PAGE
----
Pregabalin Reduces Chronic Neuropathic Pain After Total Knee Replacement Surgery: Presented at ASA
"Pregabalin Reduces Chronic Neuropathic Pain After Total Knee Replacement Surgery: Presented at ASA"
By Deborah Brauser
Doctor's Guide Dispatch
ORLANDO, Fla -- October 21, 2008 -- Perioperative administration of pregabalin significantly decreases the incidence of neuropathic pain at 3 and 6 months after total knee arthroplasty (TKA), according to research presented at the American Society of Anesthesiologists (ASA) 2008 Annual Meeting.
Lead investigator Asokumar Buvanendran, MD, Department of Orthopedic Anesthesia, Rush Medical College, Chicago, Illinois, reported the results here in an oral session on October 19.
"Chronic pain syndrome is often a consequence of orthopaedic surgery," said Dr. Buvanendran. "The treatment of that is extremely difficult, costly, and debilitating for the patient. And we've seen that chronic pain with knee replacements is more severe even than with hip replacements. So that's what we looked at for this study."
Two hours prior to having primary TKA, the 240 patients enrolled in this trial were randomised; 120 received a 300-mg oral dose of pregabalin and 120 received matching placebo.
In the operating room, all patients were sedated with midazolam and a combined spinal-epidural procedure. At completion of surgery, patients received pain medication through an epidural infusion of fentanyl/bupivacaine using a patient-controlled epidural device.
For 14 days after surgery, patients received twice-daily doses of pregabalin 150 mg or placebo. Neuropathic pain was assessed by phone interviews at 3 and 6 months postsurgery using the self-administered Leeds Assessment of Neuropathic Symptoms and Signs (S-LANSS). Incidence of mechanical allodynia or hyperalgesia was recorded, with a chi-squared test used to compare the 2 groups.
Neuropathic pain was defined as an S-LANSS score of 12 or greater.
Results 3 months after the TKA procedure showed an incidence of neuropathic pain of 1.8% with pregabalin and 14.2% with placebo ([P = .0006). The incidence of allodynia in the operated leg was 16.4% in the pregabalin group and 29.1% in the placebo group (P = .020). Hyperalgesia in the operated leg occurred in 16.4% and 32.3%, respectively (P = .005).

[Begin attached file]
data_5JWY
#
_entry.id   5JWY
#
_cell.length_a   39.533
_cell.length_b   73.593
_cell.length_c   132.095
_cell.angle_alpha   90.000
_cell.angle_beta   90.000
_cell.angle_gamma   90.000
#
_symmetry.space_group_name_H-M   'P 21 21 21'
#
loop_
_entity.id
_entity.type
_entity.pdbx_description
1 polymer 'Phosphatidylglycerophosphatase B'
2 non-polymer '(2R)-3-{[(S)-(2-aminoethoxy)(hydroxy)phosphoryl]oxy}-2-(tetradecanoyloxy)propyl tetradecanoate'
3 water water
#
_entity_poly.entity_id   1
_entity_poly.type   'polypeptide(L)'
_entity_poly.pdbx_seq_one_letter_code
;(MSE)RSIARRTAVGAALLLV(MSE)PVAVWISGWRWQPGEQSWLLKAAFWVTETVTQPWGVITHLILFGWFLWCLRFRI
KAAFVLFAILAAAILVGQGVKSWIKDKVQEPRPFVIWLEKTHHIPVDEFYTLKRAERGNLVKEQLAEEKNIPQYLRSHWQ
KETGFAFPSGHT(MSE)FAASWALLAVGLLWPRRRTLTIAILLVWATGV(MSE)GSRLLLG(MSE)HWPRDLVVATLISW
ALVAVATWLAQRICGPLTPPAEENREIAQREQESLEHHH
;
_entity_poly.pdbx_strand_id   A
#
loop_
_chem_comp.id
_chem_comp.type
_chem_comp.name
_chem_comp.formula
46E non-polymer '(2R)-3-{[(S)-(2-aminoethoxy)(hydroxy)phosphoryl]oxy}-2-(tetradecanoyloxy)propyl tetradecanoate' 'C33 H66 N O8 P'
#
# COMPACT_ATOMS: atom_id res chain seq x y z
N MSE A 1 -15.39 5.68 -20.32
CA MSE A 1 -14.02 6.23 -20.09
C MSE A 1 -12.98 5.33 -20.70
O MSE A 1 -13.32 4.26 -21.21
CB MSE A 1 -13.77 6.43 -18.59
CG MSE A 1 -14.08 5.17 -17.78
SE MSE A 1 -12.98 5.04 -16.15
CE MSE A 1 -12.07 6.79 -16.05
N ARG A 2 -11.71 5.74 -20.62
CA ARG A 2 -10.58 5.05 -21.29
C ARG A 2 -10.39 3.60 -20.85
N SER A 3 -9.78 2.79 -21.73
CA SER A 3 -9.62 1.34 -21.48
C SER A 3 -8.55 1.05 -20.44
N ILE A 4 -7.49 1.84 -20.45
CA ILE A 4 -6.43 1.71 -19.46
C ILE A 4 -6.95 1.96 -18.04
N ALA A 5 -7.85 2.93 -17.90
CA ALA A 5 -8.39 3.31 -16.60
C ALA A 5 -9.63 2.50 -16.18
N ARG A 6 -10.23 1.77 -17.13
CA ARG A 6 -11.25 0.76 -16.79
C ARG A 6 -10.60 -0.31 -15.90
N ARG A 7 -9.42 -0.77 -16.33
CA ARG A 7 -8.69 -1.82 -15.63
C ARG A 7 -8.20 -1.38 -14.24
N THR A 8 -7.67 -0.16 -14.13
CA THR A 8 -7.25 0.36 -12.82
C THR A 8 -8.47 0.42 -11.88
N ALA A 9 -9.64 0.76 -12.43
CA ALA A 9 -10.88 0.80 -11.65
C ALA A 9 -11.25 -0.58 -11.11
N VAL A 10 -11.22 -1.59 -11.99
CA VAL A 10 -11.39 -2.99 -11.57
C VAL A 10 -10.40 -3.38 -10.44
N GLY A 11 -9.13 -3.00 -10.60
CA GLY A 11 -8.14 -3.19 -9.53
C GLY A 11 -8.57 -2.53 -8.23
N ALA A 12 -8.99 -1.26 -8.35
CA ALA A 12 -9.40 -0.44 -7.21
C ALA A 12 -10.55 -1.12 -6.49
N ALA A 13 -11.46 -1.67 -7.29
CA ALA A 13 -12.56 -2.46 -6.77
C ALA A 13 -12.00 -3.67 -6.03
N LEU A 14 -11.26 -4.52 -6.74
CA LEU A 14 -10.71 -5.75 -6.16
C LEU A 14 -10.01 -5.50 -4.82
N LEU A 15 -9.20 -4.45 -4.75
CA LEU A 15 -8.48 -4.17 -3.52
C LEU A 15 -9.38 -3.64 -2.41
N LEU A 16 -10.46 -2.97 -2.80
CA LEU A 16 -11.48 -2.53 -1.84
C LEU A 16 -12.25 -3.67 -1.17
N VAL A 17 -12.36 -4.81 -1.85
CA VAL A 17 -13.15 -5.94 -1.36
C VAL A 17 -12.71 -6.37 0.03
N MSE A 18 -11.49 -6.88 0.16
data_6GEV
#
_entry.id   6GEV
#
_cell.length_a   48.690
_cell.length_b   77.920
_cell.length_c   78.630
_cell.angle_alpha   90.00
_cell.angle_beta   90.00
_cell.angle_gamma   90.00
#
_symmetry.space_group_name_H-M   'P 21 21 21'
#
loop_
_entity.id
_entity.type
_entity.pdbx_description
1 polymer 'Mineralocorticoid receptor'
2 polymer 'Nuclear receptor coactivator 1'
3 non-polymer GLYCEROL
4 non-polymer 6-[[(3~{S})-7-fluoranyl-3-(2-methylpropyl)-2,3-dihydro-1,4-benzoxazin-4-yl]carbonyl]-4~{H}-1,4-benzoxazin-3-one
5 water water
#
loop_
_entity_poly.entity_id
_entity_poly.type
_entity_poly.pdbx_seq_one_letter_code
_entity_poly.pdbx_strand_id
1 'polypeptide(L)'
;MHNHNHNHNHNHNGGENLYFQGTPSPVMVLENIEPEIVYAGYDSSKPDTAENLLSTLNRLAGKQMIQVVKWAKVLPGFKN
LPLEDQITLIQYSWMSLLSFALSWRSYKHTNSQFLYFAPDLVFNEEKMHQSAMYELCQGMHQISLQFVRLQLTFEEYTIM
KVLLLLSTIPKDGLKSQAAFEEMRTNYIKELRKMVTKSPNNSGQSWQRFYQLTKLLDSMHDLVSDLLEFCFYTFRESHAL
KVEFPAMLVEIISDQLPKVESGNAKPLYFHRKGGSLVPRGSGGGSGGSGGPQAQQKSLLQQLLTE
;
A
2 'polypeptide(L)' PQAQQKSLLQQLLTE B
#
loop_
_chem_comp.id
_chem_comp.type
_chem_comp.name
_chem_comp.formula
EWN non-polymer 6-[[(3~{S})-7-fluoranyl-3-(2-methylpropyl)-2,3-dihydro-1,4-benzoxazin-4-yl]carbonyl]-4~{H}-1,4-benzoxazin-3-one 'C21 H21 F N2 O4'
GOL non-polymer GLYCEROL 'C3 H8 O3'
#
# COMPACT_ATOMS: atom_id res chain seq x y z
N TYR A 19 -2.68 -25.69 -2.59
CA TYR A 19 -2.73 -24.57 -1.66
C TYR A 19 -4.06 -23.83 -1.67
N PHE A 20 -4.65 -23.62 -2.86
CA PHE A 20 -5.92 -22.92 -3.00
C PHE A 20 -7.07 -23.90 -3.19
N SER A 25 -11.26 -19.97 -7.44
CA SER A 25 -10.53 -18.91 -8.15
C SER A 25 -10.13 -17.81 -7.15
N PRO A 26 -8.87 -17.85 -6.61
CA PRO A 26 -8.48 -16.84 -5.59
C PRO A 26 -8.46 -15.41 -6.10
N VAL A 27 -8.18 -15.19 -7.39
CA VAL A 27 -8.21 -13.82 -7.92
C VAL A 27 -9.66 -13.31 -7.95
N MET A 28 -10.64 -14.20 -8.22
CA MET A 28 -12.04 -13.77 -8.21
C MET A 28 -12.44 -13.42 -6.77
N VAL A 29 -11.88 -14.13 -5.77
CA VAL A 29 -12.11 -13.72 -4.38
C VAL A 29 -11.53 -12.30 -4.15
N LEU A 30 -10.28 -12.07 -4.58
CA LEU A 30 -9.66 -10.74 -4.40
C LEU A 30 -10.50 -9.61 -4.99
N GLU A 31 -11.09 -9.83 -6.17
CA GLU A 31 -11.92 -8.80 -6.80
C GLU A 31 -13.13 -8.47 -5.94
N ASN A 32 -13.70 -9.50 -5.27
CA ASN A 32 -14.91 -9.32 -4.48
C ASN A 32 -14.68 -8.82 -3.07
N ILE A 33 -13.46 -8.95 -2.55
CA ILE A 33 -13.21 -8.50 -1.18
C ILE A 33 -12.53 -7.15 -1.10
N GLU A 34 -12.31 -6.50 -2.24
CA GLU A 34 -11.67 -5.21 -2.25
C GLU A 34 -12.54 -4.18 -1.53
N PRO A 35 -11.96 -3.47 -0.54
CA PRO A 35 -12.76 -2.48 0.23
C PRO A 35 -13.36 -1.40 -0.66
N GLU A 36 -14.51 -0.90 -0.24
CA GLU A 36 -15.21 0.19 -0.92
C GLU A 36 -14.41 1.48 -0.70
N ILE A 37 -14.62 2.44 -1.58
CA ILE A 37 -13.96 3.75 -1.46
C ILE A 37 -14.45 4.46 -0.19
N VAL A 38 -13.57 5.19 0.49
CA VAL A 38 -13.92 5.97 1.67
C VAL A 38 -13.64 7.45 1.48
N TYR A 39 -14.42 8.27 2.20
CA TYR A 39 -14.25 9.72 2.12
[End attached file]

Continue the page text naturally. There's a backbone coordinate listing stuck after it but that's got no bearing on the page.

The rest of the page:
Six months after surgery, incidences of neuropathic pain, allodynia, and hyperalgesia were also significantly lower in the pregabalin group versus placebo (0.9% vs 9.4%, P = .004; 6.4% vs 19.5%, P = .004; 6.4% vs 21.1%, P = .001, respectively).
Dr. Buvanendran concluded that pregabalin can lead to a decrease in chronic pain while improving patients' quality of life.
When asked to comment on the finding that 0.9% of patients in the pregabalin group reported chronic pain at the 6-month evaluation, the doctor replied, "That was impressive. Now, some might say that the placebo at that mark was also relatively low and what you normally see in clinical practice. But it's still a large population given that there are over 400,000 knee replacements done every year in this country alone."
He continued, "The overall results are a little surprising. We didn't expect it to be that much of a dramatic drop [in chronic pain]. That's why we took a large sample size, just to make sure that it is a fact."
"I think many hospitals will change clinical practice on this [finding]," he added.
Funding for this study was provided by Pfizer Inc.
[Presentation title: Perioperative Pregabalin Reduces Neuropathic Pain at 6 Months After Total Knee Arthroplasty (TKA). Abstract A-595]